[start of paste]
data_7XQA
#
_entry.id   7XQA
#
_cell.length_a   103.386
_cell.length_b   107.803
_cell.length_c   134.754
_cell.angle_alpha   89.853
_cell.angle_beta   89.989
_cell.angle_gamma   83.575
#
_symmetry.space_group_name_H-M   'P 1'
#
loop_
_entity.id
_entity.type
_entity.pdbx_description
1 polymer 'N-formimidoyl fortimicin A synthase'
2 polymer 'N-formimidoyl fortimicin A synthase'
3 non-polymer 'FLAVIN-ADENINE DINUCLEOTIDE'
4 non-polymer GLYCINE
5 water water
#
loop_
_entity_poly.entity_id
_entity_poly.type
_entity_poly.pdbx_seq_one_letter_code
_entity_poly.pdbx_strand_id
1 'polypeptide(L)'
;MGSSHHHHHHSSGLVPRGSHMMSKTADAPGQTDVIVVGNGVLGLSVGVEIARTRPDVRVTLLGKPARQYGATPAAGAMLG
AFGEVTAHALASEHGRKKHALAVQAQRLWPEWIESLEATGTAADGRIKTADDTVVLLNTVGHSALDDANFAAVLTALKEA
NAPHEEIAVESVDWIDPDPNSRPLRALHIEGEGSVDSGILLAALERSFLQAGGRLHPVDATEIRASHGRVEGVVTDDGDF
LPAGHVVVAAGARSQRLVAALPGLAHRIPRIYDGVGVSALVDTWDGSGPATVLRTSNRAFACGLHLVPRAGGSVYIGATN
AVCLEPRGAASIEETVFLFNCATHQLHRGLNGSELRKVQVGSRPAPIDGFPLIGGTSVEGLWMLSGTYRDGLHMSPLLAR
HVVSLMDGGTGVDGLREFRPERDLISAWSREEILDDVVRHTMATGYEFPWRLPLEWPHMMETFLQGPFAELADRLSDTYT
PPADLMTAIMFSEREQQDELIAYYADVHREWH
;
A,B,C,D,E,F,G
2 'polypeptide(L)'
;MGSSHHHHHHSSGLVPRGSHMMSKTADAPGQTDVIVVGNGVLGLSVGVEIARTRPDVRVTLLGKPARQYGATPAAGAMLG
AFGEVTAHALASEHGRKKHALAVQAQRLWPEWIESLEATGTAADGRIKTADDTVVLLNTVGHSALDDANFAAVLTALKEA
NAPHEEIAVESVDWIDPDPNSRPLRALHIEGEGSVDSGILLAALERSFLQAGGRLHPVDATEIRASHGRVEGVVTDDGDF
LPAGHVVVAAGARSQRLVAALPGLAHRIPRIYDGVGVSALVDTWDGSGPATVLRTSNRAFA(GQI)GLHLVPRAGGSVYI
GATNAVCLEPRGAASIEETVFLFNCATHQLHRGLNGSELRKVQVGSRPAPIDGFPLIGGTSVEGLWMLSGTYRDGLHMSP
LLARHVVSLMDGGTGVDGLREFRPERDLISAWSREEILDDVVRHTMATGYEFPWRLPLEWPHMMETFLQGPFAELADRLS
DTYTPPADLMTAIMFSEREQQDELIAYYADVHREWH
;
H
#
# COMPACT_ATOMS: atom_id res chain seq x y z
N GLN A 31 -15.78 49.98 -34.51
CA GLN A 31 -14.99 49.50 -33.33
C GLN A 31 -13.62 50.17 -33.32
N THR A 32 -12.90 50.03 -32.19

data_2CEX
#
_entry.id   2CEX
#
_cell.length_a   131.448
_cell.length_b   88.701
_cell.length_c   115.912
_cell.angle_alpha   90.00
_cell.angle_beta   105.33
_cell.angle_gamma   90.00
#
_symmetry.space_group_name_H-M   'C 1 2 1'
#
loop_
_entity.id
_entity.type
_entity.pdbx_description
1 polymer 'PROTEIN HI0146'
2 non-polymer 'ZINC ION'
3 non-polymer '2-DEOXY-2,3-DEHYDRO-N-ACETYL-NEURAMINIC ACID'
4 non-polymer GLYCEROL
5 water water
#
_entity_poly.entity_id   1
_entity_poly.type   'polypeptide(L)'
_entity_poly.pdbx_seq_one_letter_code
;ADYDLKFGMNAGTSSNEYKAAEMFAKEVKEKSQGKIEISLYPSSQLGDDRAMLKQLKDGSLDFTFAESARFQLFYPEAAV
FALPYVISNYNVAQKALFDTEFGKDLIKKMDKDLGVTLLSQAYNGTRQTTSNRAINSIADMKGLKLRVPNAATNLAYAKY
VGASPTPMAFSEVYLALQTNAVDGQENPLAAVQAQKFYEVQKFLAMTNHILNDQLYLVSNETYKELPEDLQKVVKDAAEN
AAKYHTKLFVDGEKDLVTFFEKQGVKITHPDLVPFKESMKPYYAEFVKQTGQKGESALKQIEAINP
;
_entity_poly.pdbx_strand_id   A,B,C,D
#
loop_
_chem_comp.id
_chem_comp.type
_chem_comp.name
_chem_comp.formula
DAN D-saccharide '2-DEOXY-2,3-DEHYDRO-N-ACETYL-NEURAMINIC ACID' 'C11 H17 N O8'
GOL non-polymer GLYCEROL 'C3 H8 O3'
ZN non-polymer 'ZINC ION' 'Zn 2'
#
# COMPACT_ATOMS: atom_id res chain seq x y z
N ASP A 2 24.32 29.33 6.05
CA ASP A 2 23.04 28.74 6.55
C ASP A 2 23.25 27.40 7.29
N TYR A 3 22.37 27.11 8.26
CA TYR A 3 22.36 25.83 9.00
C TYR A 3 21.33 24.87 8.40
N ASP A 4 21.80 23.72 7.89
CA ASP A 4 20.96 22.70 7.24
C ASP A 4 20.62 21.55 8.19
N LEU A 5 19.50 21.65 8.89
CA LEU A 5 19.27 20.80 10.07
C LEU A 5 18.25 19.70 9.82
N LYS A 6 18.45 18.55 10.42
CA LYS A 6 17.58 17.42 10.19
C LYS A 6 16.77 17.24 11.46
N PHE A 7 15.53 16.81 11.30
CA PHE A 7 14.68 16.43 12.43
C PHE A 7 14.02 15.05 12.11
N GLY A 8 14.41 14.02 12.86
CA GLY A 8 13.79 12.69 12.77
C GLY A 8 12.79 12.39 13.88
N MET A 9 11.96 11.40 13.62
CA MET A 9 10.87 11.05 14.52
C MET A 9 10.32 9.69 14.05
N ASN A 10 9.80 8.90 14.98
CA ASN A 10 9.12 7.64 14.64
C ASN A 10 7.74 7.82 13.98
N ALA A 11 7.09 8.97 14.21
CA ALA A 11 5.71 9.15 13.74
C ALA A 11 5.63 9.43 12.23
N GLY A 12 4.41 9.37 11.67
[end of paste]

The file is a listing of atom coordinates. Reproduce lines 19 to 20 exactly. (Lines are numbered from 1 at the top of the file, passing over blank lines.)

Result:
2 polymer 'N-formimidoyl fortimicin A synthase'
3 non-polymer 'FLAVIN-ADENINE DINUCLEOTIDE'